Plaintiff appeals from the trial court's denial of his recusal motion. Before trial of this commercial dispute, plaintiff learned that the judge secured the trial assignment in response to an ex parte communication from a former law clerk, who was an attorney with the law firm for defendant. The attorney asked the judge if she was available to preside, and identified the partner who would try the case. The judge said the partner "likes appearing before me." Plaintiff unsuccessfully argued this amounted to "judge shopping."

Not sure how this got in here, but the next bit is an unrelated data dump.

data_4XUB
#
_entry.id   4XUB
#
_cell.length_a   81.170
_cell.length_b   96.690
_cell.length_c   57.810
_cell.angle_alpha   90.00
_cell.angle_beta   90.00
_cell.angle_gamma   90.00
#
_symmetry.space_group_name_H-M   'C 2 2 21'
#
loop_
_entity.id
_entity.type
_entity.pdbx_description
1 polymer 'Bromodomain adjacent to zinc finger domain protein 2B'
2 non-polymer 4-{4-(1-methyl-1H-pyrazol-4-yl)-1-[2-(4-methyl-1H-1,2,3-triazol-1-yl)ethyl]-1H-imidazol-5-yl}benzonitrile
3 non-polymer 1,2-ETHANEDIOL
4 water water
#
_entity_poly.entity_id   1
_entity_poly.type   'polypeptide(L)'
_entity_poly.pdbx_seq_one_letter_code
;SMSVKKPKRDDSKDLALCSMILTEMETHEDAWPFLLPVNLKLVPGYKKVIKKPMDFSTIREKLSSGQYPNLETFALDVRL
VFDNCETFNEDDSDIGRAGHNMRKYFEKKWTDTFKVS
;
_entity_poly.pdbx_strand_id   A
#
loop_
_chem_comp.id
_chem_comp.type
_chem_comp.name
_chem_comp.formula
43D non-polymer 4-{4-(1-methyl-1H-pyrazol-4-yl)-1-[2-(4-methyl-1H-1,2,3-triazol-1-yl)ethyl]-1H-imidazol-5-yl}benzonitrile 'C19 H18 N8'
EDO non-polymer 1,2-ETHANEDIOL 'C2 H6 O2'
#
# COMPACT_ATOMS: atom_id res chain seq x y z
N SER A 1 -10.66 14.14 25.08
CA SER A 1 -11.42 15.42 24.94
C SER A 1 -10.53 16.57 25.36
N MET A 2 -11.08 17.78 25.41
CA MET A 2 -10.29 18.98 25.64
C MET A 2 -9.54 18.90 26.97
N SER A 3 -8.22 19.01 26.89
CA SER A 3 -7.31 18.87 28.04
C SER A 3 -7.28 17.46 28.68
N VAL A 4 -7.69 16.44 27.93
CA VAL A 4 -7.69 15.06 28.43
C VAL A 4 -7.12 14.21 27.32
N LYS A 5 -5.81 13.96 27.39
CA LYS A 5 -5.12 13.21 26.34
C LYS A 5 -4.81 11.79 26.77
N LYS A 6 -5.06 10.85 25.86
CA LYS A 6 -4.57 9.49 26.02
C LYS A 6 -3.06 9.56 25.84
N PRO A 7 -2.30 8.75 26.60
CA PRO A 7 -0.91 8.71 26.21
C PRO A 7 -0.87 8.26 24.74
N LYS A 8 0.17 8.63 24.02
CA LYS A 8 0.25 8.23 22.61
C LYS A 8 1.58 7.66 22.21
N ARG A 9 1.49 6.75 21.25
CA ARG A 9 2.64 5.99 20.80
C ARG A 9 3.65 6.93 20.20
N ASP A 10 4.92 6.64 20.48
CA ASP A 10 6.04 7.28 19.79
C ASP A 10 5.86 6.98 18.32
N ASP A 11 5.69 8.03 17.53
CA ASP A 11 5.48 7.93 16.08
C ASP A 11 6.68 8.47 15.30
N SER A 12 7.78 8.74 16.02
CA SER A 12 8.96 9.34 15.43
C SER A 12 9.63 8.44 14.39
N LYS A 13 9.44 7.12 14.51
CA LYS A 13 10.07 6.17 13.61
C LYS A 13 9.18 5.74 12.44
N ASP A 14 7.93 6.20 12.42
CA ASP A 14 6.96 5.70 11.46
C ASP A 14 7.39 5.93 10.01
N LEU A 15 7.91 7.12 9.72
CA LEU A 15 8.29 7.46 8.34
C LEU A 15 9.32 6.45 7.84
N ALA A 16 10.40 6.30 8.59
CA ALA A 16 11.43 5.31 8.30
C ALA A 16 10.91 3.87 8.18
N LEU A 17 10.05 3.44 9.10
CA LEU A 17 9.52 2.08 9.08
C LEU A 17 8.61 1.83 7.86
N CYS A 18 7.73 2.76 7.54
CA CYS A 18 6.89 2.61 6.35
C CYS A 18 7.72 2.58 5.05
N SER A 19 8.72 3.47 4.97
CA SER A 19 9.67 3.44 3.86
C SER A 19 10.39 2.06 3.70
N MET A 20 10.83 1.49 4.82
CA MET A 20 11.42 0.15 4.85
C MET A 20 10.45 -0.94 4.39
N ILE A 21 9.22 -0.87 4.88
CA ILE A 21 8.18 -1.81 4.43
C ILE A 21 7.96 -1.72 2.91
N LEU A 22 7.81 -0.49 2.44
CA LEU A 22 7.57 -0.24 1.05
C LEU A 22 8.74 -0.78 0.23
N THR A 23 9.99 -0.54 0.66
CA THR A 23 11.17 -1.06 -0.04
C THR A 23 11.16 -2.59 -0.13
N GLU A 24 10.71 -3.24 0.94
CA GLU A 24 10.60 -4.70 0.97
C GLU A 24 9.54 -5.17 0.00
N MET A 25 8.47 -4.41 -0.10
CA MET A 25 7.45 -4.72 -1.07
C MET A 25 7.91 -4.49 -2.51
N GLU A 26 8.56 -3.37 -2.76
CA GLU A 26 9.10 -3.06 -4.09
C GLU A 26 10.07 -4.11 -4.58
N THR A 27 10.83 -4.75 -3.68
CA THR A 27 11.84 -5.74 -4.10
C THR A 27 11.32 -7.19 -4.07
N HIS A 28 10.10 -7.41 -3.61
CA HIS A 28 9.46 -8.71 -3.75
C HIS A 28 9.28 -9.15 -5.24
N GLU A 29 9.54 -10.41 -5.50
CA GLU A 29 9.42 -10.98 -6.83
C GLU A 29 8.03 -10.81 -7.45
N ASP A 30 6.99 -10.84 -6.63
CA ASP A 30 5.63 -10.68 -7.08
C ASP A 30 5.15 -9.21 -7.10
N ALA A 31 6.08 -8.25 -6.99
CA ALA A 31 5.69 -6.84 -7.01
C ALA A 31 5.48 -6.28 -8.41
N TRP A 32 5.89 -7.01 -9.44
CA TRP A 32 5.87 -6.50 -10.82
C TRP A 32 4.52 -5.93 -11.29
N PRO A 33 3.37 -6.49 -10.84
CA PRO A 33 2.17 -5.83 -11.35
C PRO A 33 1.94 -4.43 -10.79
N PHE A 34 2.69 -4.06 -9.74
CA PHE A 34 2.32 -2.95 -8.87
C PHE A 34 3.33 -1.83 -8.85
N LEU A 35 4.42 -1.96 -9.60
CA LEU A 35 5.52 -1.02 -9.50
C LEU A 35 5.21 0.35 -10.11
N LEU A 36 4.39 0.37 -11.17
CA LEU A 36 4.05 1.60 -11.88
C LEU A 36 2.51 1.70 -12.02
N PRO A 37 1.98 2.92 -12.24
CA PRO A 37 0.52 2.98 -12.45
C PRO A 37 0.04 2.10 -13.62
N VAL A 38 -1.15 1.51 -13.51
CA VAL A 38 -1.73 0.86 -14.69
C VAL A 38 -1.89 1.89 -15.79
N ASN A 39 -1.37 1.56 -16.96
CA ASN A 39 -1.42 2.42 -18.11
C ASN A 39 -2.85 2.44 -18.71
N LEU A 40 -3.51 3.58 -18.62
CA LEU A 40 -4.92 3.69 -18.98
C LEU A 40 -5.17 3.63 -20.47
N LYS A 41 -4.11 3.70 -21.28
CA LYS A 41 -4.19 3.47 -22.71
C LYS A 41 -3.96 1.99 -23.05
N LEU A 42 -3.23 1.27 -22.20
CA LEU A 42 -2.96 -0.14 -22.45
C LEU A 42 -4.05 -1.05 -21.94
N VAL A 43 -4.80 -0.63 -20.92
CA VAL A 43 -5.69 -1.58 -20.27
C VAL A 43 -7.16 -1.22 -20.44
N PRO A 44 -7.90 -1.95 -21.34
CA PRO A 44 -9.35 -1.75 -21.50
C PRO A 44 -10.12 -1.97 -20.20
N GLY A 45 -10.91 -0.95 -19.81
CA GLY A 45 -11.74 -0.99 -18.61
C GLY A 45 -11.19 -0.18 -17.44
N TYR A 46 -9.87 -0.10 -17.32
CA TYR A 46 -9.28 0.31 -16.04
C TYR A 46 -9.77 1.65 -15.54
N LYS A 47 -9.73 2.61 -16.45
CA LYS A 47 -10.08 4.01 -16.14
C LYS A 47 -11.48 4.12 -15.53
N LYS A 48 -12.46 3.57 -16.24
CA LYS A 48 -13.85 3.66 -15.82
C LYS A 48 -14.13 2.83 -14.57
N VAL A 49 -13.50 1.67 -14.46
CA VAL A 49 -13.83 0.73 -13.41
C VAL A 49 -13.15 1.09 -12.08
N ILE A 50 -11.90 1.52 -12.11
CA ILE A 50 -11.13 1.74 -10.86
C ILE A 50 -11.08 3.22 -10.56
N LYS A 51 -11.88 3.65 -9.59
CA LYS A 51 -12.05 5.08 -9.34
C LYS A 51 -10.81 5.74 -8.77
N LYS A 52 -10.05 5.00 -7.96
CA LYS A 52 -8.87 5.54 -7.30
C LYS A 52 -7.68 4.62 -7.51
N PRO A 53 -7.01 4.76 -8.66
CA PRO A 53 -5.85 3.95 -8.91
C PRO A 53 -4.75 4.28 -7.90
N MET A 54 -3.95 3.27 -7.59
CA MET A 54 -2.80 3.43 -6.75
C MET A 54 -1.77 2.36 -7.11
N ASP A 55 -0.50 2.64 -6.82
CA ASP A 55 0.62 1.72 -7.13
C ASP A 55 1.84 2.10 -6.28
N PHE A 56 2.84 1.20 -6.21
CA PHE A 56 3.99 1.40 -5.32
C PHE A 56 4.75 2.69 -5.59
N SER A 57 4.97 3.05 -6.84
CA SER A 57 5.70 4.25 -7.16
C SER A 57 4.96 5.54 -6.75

On appeal, the court concludes that an ex parte communication to have a case assigned to a particular judge is not a mere scheduling matter. The judge's affirmative response to the communication in this case created an appearance of impropriety. As for remedy, the court holds that less than a complete retrial can restore public confidence in the proceedings' integrity and impartiality. The court affirms the jury's verdict on liability. It decides de novo, or as a matter of original jurisdiction, the remaining evidentiary and legal issues on appeal, and remands for a new trial on damages before a new judge.